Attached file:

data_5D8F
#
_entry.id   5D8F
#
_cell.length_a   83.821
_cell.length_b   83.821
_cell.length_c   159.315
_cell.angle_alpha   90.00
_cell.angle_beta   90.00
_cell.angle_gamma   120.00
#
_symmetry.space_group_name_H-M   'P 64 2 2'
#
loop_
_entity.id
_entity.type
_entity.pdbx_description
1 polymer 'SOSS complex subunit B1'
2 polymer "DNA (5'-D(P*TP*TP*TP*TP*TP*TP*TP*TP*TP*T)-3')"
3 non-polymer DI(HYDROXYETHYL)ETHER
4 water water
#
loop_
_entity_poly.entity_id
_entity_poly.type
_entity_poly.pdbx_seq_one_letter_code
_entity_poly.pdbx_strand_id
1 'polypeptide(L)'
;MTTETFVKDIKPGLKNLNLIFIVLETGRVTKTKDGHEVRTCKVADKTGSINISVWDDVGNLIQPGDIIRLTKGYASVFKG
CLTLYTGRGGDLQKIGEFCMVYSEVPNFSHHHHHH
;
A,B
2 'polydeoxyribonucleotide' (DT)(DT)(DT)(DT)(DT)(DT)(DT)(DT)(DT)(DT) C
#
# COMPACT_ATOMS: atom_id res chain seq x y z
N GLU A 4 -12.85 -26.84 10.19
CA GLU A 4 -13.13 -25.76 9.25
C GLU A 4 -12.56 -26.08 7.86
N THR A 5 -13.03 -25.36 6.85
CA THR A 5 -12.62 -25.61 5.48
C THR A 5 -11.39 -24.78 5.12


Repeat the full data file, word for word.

data_5D8F
#
_entry.id   5D8F
#
_cell.length_a   83.821
_cell.length_b   83.821
_cell.length_c   159.315
_cell.angle_alpha   90.00
_cell.angle_beta   90.00
_cell.angle_gamma   120.00
#
_symmetry.space_group_name_H-M   'P 64 2 2'
#
loop_
_entity.id
_entity.type
_entity.pdbx_description
1 polymer 'SOSS complex subunit B1'
2 polymer "DNA (5'-D(P*TP*TP*TP*TP*TP*TP*TP*TP*TP*T)-3')"
3 non-polymer DI(HYDROXYETHYL)ETHER
4 water water
#
loop_
_entity_poly.entity_id
_entity_poly.type
_entity_poly.pdbx_seq_one_letter_code
_entity_poly.pdbx_strand_id
1 'polypeptide(L)'
;MTTETFVKDIKPGLKNLNLIFIVLETGRVTKTKDGHEVRTCKVADKTGSINISVWDDVGNLIQPGDIIRLTKGYASVFKG
CLTLYTGRGGDLQKIGEFCMVYSEVPNFSHHHHHH
;
A,B
2 'polydeoxyribonucleotide' (DT)(DT)(DT)(DT)(DT)(DT)(DT)(DT)(DT)(DT) C
#
# COMPACT_ATOMS: atom_id res chain seq x y z
N GLU A 4 -12.85 -26.84 10.19
CA GLU A 4 -13.13 -25.76 9.25
C GLU A 4 -12.56 -26.08 7.86
N THR A 5 -13.03 -25.36 6.85
CA THR A 5 -12.62 -25.61 5.48
C THR A 5 -11.39 -24.78 5.12